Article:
Trump Fires New York U.S. Attorney
The resolution of a money-laundering case involving the Russian holding company Prevezon Holdings has fueled suspicions that Russian money-laundering efforts may have played a role in the Russian government’s support for Trump.
In 2008, the Justice Department accused Prevezon of receiving “at least $1,965,444 from [a] $230 million fraud scheme” and investing the profits “in various New York properties. (Prevezon has ”denied any involvement in money laundering.”) The fraud scheme is allegedly linked to the same crimes that led to the passage of the Magnitsky Act. The lawyer Sergei Magnitsky was instrumental in uncovering what he alleged to be a complicated scheme whereby Russian government officials were defrauding Hermitage Capital, the investment fund of Bill Browder, one of the largest foreign investors in the country; Prevezon was accused of fraudulently obtaining tax refunds from the treasury as part of the scheme. After Magnitsky made his revelations, he was allegedly tortured until he was found dead in his prison cell in November 2009. The Magnitsky Act, which was passed in 2012, retaliated against the abuse of Sergei Magnitsky by freezing assets of certain high-ranking Russian officials. Russia promptly retaliated by banning all U.S. adoptions of Russian children.
Initially, the prosecutor for the case was the US attorney for Manhattan Preet Bharara; however, Bharara was fired in March 2017 after refusing to resign at Attorney General Jeff Sessions’ request (unrelated to the Prevezon case.) In May, just two days before U.S. v. Prevezon was set to go to trial, the Justice Department, which initially sought $14 million in the suit, settled with Prevezon for just under $6 million. Prevezon did not admit guilt as part of the settlement.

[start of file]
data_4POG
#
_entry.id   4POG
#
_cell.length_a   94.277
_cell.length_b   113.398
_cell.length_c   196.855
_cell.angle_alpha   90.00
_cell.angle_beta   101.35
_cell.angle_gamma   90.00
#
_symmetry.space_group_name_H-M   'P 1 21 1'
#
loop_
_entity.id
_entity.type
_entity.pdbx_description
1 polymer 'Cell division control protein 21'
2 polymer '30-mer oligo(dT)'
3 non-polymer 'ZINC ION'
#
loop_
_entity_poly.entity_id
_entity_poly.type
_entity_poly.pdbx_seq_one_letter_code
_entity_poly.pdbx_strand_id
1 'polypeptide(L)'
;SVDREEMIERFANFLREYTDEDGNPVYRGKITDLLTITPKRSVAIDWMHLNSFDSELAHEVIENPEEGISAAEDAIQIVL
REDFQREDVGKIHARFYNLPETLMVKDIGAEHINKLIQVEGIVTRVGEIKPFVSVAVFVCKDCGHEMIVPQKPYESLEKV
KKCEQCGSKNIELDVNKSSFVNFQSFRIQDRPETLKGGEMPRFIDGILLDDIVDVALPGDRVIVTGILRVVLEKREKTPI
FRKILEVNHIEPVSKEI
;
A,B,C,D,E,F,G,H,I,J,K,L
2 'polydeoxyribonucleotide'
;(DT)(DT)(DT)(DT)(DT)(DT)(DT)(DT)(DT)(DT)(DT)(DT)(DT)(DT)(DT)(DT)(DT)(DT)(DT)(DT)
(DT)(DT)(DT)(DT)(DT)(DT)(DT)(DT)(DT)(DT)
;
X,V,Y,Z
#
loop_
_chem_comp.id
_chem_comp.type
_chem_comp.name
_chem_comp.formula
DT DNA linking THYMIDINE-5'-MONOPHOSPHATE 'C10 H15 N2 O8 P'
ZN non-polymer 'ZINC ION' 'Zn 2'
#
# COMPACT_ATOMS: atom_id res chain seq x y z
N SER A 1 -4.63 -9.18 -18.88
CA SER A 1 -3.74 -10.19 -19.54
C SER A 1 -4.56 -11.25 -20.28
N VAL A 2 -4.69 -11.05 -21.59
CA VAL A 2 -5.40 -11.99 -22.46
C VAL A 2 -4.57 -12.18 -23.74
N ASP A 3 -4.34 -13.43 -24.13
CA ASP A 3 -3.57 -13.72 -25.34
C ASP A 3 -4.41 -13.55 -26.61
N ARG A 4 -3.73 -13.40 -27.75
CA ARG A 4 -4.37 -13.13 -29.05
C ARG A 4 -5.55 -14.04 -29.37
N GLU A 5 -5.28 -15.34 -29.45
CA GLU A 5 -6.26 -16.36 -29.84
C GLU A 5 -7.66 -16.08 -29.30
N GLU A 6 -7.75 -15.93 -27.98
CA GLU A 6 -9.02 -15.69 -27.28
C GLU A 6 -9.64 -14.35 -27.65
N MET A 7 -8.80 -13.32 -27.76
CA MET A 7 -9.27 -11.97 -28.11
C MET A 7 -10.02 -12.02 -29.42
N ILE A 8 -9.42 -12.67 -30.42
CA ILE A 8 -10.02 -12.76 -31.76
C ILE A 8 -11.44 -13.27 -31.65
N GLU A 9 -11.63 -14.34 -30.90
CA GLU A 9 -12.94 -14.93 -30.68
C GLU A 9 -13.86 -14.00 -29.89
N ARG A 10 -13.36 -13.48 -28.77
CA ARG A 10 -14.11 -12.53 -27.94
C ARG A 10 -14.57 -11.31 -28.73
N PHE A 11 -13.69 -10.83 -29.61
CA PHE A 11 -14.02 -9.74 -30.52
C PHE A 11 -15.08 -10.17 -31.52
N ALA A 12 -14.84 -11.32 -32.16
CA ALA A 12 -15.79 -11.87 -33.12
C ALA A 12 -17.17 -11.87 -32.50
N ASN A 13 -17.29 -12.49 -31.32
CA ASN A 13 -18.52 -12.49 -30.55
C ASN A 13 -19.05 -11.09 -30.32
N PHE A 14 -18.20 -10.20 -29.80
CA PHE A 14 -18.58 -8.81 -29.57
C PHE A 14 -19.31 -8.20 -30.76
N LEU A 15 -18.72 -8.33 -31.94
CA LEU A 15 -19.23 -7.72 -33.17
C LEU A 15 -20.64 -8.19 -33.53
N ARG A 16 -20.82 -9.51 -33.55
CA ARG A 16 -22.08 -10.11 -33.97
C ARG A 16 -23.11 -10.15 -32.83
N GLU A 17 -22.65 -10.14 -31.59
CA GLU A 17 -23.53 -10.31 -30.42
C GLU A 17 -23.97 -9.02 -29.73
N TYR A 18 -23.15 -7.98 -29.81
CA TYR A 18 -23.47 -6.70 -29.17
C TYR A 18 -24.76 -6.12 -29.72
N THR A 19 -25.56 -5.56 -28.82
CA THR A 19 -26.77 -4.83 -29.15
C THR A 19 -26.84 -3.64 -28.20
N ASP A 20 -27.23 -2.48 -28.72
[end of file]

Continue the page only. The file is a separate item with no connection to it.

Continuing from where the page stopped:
. Prevezon was represented in the case by the Russian lawyer Natalia Veselnitskaya, who also attended the June 9 meeting at Trump Tower, where she reportedly discussed the issue of “adoptions.” This has led some of Trump’s critics to suggest that the Justice Department’s sudden decision to settle the case may be connected to the meeting, though no concrete evidence to this effect has been identified to date.
At the time, neither the existence of the June 9 meeting nor Veselnitskaya’s involvement was public information. Nevertheless, given Trump’s prior comments about potentially rolling back sanctions on Russia, the unexpected settlement prompted speculation that the Trump administration had made some sort of deal to resolve the case, which increased with the revelation that the same lawyer who attended the June 9 meeting also represented Prevezon in the case and that Trump had reached out to Bharara multiple times in advance of Bharara’s firing.